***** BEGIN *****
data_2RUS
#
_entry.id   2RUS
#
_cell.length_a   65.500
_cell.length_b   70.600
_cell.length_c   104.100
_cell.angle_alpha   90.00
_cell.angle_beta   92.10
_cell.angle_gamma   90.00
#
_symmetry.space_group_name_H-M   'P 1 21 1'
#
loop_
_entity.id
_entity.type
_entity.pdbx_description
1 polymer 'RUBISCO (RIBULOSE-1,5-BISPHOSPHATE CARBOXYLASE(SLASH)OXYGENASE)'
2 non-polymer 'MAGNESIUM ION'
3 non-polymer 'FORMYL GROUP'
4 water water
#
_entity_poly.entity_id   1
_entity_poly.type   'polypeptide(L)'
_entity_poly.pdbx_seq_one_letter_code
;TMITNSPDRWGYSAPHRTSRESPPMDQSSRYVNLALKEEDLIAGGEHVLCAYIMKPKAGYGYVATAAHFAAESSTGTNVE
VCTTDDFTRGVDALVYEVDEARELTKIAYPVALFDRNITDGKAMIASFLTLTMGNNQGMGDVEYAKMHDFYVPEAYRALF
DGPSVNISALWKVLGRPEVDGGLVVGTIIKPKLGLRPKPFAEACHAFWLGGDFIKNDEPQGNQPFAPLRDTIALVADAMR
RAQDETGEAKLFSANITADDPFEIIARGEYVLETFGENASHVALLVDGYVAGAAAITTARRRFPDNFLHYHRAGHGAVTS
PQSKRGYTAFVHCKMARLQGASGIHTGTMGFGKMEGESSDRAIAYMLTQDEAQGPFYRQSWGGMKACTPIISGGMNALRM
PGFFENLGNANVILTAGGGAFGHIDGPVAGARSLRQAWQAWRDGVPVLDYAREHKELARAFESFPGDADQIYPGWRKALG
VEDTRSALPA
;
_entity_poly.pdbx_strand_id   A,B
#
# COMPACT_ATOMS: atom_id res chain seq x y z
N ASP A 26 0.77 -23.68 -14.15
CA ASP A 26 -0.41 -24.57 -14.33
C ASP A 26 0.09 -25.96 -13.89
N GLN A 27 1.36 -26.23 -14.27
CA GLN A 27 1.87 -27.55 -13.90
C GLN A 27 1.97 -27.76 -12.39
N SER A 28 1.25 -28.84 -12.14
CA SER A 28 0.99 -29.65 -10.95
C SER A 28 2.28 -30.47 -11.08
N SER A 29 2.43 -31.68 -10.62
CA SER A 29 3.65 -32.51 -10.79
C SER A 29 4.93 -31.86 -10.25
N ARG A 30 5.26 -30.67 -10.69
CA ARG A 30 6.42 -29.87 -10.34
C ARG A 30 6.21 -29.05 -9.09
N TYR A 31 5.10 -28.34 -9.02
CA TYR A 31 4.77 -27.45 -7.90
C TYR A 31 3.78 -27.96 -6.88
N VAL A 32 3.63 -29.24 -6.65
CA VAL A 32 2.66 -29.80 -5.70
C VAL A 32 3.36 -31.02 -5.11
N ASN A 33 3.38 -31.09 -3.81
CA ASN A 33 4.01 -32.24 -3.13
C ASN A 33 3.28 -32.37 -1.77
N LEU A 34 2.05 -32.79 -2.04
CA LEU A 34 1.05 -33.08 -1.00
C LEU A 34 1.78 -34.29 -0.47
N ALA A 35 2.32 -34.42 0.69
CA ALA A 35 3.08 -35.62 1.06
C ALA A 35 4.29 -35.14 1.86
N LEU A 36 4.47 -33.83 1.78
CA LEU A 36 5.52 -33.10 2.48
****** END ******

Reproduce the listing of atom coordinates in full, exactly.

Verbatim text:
data_2RUS
#
_entry.id   2RUS
#
_cell.length_a   65.500
_cell.length_b   70.600
_cell.length_c   104.100
_cell.angle_alpha   90.00
_cell.angle_beta   92.10
_cell.angle_gamma   90.00
#
_symmetry.space_group_name_H-M   'P 1 21 1'
#
loop_
_entity.id
_entity.type
_entity.pdbx_description
1 polymer 'RUBISCO (RIBULOSE-1,5-BISPHOSPHATE CARBOXYLASE(SLASH)OXYGENASE)'
2 non-polymer 'MAGNESIUM ION'
3 non-polymer 'FORMYL GROUP'
4 water water
#
_entity_poly.entity_id   1
_entity_poly.type   'polypeptide(L)'
_entity_poly.pdbx_seq_one_letter_code
;TMITNSPDRWGYSAPHRTSRESPPMDQSSRYVNLALKEEDLIAGGEHVLCAYIMKPKAGYGYVATAAHFAAESSTGTNVE
VCTTDDFTRGVDALVYEVDEARELTKIAYPVALFDRNITDGKAMIASFLTLTMGNNQGMGDVEYAKMHDFYVPEAYRALF
DGPSVNISALWKVLGRPEVDGGLVVGTIIKPKLGLRPKPFAEACHAFWLGGDFIKNDEPQGNQPFAPLRDTIALVADAMR
RAQDETGEAKLFSANITADDPFEIIARGEYVLETFGENASHVALLVDGYVAGAAAITTARRRFPDNFLHYHRAGHGAVTS
PQSKRGYTAFVHCKMARLQGASGIHTGTMGFGKMEGESSDRAIAYMLTQDEAQGPFYRQSWGGMKACTPIISGGMNALRM
PGFFENLGNANVILTAGGGAFGHIDGPVAGARSLRQAWQAWRDGVPVLDYAREHKELARAFESFPGDADQIYPGWRKALG
VEDTRSALPA
;
_entity_poly.pdbx_strand_id   A,B
#
# COMPACT_ATOMS: atom_id res chain seq x y z
N ASP A 26 0.77 -23.68 -14.15
CA ASP A 26 -0.41 -24.57 -14.33
C ASP A 26 0.09 -25.96 -13.89
N GLN A 27 1.36 -26.23 -14.27
CA GLN A 27 1.87 -27.55 -13.90
C GLN A 27 1.97 -27.76 -12.39
N SER A 28 1.25 -28.84 -12.14
CA SER A 28 0.99 -29.65 -10.95
C SER A 28 2.28 -30.47 -11.08
N SER A 29 2.43 -31.68 -10.62
CA SER A 29 3.65 -32.51 -10.79
C SER A 29 4.93 -31.86 -10.25
N ARG A 30 5.26 -30.67 -10.69
CA ARG A 30 6.42 -29.87 -10.34
C ARG A 30 6.21 -29.05 -9.09
N TYR A 31 5.10 -28.34 -9.02
CA TYR A 31 4.77 -27.45 -7.90
C TYR A 31 3.78 -27.96 -6.88
N VAL A 32 3.63 -29.24 -6.65
CA VAL A 32 2.66 -29.80 -5.70
C VAL A 32 3.36 -31.02 -5.11
N ASN A 33 3.38 -31.09 -3.81
CA ASN A 33 4.01 -32.24 -3.13
C ASN A 33 3.28 -32.37 -1.77
N LEU A 34 2.05 -32.79 -2.04
CA LEU A 34 1.05 -33.08 -1.00
C LEU A 34 1.78 -34.29 -0.47
N ALA A 35 2.32 -34.42 0.69
CA ALA A 35 3.08 -35.62 1.06
C ALA A 35 4.29 -35.14 1.86
N LEU A 36 4.47 -33.83 1.78
CA LEU A 36 5.52 -33.10 2.48